Cataract surgery lead-up
I went in today for measurements. I swear that those machines must operate on Bayesian principles. The priors are easy: either the ophthalmologist’s own judgment or the average of the most recent n patients with a similar complaint (n=10, say). Then the machine makes a lot of measurements quickly, and each observation can be used to adjust the probabilities of the actual situation—sort of like the search algorithms I’m reading about now in The Theory That Would Not Die (and I’m amazed at the number of serious accidents and losses the USAF had regarding nuclear and thermonuclear weapons, including dusting some fields in Spain with plutonium: a terrible record, which is why they went to such lengths to keep it all a secret from the American people—our government seems really reluctant to allow citizens to know what it’s doing, have you noticed?)
At any rate, I got the measurements made and I can pick up the various eyedrops I’ll need from my pharmacist. No further action until the day before the surgery (surgery is 16 Nov).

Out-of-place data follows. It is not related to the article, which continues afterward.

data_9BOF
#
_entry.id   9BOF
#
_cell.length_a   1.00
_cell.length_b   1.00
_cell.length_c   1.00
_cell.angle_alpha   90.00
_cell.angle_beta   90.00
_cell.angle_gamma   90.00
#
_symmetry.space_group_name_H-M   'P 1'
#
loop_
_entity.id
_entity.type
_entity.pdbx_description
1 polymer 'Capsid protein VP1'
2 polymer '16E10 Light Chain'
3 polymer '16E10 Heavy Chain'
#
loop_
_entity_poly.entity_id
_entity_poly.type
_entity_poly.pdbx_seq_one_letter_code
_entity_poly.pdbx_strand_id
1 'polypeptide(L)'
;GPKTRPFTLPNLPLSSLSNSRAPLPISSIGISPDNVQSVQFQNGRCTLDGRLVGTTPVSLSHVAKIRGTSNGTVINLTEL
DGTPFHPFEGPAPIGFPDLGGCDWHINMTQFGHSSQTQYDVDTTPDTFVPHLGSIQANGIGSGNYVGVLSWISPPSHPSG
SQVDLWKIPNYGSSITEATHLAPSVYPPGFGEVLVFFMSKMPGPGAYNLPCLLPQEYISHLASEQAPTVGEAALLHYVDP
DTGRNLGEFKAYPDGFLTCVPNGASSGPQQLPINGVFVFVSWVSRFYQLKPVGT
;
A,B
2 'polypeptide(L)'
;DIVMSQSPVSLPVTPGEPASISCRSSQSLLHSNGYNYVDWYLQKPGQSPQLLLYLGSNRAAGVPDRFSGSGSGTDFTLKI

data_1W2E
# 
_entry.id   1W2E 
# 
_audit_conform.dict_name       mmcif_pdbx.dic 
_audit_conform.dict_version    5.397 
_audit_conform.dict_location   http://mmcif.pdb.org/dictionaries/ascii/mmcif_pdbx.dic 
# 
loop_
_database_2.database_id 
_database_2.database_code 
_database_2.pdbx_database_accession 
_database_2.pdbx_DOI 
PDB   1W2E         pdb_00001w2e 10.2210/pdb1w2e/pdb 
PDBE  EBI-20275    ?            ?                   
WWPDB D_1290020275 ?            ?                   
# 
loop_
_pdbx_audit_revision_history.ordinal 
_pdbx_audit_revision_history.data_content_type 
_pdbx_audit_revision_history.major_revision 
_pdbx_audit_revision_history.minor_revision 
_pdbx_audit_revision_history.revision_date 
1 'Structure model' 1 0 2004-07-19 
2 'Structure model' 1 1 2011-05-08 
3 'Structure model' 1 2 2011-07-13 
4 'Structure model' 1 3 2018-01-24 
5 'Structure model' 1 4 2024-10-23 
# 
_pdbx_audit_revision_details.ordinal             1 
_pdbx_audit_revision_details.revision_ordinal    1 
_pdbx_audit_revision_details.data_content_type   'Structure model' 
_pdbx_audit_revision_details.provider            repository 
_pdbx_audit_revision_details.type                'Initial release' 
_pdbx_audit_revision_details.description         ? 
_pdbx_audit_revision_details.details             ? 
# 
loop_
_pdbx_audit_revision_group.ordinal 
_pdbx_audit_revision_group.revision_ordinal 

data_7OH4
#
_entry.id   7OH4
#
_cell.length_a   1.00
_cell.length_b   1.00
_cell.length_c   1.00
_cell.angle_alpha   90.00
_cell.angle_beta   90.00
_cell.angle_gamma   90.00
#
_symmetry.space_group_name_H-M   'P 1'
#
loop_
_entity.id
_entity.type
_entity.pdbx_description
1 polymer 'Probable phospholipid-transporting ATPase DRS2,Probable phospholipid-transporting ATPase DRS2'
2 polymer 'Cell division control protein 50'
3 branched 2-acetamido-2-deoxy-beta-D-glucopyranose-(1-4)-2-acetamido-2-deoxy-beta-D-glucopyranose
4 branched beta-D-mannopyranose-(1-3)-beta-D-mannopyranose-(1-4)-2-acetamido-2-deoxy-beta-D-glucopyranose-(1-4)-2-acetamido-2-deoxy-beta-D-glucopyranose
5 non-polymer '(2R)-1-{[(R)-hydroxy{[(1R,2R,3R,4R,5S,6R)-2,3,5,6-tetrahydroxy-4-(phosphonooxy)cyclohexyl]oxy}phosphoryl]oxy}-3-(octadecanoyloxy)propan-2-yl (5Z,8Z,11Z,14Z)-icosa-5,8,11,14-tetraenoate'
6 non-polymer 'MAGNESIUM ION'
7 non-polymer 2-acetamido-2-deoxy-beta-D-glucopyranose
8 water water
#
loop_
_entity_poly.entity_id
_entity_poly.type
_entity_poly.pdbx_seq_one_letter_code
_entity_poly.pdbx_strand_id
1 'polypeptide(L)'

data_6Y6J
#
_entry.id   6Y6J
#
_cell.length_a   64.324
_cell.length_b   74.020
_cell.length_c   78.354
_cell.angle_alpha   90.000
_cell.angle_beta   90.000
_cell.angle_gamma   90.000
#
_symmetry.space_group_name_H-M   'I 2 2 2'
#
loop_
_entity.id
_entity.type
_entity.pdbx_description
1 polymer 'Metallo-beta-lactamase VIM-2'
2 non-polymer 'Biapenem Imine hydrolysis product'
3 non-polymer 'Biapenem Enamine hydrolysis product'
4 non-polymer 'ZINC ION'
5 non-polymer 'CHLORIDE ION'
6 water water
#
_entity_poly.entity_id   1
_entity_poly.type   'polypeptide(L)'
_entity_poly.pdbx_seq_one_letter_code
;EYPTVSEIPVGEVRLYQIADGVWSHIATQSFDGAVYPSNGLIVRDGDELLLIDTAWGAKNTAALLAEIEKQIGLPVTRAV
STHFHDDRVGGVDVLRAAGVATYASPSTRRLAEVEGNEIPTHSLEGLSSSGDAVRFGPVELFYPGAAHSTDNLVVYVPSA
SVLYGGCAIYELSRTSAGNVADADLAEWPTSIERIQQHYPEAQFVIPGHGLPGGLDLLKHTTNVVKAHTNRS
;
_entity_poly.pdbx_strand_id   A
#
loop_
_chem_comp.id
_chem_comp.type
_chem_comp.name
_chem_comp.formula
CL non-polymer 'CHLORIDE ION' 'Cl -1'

The technician was marveling at how opaque and large was the cataract in my right eye, and also marveled when I told her how I had been consistently advised to avoid having surgery and simply wait while the cataract grew until it became absolutely intolerable. What is the medical thinking in that recommendation, I wonder? The same person who made the recommendation, when I asked about the risks of the surgery, assured me that the surgery was simple and virtually always trouble-free: an outpatient procedure readily done.
So why wait? Why the consistent advice to let the cataract get worse? I don’t get it. I suspect that it might have been the adviser projecting their own fears about eye surgery, but it doesn’t seem to be based on anything logical.